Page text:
The sculpture has been known by other nicknames: Car Kebob, Eight Car Pileup, etc. It was created in 1989 for then shopping center owner David Bermant, who's BMW was donated for the sake of art and ended up second from the top (see wikipedia). It was featured in the film Wayne's World, and of course has ended up on postcards and brochures and maps, showing the uniqueness of this Chicago suburb. I designed a postcard available here if you want to have your own piece of Americana to keep or to send!
Me and my six year old daughter went one night for fun to photograph the 'cars on a stick.' She seemed to enjoy it, and I thought if it is going to be torn down, I had better get her there before it's gone! If you're hungry afterwards, we found a great pizza place on yelp called Salerno's (3250 Grove Ave). Then again, if you can't find good pizza in Chicagoland, you are not looking too hard! Salerno's is a casual, kid friendly restaurant, with excellent double-dough pizza (not quite deep dish, but certainly not thin crust!). It was a nice night, so the two of us sat outside and enjoyed our pizza (and took most of it home for leftovers, it was so much).

Update: May 12, 2010
Paging through the Chicago Tribune today, I was saddened to come across Dustin Shuler's obituary. He died May 4 at his home in Inglewood, California of pancreatic cancer. I talked to him a few times regarding the Spindle. From what I could tell in talking with him, he wasn't too impressed with the various groups trying to save his sculpture in the Cermak Plaza Shopping Center parking lot. Turns out they weren't very successful; the sculpture came down May 2, 2008. It was placed on eBay, but the auction was unsuccessful. The few times I talked to him, he impressed me as a wonderful man, passionate about his sculptures. He sounded like the stereotypical starving artist! He said if it weren't for his wife supporting him, he'd be living on the street. He told me that at one time, Pizza Hut offered him money to use his Spindle in their ads. Even though it was a substantial amount, he refused. He told me "there's better pizza in Chicago than Pizza Hut!" He was truly all about the art. Maureen O'Donnell had an obituary in the Sun Times here.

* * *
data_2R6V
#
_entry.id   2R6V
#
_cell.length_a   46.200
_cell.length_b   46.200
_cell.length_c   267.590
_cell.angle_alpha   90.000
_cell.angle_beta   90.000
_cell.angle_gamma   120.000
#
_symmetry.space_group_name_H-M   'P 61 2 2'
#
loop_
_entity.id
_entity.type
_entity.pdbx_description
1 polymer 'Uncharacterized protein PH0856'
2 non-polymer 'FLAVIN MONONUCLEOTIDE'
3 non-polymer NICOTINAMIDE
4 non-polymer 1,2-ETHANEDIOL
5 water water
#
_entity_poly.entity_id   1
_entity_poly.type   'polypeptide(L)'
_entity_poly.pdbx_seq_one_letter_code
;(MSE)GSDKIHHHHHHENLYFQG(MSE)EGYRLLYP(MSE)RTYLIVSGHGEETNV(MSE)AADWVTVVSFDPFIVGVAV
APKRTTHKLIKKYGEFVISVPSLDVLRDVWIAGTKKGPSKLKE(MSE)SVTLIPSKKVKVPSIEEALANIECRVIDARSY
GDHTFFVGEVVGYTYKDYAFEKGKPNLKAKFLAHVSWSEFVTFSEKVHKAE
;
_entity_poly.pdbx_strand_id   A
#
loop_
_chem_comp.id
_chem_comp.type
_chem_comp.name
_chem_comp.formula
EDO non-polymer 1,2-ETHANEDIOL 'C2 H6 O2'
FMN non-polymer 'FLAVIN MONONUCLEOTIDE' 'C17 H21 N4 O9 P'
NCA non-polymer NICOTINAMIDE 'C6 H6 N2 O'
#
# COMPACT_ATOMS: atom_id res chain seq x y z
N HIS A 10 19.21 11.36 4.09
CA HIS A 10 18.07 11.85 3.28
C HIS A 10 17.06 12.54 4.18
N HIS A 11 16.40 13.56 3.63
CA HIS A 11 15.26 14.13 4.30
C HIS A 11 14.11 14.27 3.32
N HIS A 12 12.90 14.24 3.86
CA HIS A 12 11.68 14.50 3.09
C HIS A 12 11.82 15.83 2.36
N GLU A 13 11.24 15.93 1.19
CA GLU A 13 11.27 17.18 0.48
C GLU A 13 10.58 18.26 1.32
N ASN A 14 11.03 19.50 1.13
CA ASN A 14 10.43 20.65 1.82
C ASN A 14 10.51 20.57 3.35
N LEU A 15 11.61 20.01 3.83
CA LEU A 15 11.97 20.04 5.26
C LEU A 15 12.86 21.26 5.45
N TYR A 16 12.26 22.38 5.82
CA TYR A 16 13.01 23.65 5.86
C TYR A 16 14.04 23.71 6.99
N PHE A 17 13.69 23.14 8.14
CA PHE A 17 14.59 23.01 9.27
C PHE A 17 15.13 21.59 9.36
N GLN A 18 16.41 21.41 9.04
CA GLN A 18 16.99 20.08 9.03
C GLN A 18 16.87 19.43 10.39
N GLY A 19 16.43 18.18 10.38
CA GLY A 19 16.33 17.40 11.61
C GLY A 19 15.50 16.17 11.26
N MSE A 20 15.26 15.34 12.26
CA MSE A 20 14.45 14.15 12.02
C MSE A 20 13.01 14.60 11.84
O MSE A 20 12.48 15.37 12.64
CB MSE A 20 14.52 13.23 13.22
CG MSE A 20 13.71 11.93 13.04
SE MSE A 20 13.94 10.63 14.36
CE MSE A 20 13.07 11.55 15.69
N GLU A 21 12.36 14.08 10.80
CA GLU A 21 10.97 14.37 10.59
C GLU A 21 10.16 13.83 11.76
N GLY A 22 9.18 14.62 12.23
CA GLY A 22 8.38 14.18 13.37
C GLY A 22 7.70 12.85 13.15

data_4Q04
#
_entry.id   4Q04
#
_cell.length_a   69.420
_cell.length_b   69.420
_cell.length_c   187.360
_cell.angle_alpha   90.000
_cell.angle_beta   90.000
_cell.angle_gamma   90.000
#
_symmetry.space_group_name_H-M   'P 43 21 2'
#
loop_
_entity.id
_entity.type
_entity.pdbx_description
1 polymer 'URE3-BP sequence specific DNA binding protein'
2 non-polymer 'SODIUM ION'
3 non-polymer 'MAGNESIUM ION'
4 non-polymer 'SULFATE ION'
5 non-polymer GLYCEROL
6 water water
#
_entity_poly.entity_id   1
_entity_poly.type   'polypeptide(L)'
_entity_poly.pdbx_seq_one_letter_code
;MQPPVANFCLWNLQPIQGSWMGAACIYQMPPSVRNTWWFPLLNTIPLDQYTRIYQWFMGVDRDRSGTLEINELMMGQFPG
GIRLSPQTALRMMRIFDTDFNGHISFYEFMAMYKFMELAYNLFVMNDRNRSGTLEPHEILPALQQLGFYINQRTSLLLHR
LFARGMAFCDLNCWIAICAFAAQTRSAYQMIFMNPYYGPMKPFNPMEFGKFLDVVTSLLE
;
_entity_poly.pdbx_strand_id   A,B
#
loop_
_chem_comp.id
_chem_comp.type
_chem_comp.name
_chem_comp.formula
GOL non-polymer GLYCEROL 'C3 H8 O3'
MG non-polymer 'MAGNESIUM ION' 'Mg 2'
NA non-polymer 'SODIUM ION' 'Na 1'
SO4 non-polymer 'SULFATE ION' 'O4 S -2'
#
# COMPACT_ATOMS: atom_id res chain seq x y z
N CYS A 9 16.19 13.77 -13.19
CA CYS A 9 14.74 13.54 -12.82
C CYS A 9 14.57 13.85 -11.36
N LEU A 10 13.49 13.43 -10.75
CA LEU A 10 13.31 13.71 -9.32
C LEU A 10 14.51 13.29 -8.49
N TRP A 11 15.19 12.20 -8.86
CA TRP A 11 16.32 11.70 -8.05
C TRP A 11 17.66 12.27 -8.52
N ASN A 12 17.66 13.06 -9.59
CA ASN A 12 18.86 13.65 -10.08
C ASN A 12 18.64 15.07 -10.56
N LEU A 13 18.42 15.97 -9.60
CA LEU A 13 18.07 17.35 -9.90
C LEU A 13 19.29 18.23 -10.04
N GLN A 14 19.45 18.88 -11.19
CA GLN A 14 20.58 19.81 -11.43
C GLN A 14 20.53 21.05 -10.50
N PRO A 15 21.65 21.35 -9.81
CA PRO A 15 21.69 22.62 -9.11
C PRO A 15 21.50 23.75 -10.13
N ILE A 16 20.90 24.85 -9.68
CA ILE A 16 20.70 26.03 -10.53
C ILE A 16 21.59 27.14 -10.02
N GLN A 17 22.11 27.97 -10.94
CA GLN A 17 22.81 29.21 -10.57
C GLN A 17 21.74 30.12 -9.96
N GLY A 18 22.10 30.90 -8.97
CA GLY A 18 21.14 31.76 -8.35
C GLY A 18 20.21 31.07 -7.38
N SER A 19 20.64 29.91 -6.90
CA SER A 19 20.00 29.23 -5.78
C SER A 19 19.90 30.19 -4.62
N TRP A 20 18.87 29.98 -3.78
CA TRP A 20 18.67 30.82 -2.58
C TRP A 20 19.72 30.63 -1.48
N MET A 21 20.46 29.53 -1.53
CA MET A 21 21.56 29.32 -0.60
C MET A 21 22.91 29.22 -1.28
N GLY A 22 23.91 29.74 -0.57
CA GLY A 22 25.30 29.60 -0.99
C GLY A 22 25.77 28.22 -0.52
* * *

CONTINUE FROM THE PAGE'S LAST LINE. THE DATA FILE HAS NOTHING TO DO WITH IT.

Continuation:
Dusty, you and your art will be missed!

Friday, November 16, 2007


The family took a cruise to Alaska on Norwegian Cruise Lines that provided tons of photographic opportunities. The ship started in Seattle, cruised up to Glacier Bay, and slowly made its way down the coast to end in Victoria, BC before returning to Seattle. I would highly recommend it! It was something else to see the glaciers coming down the mountain and 'calving' into the sea.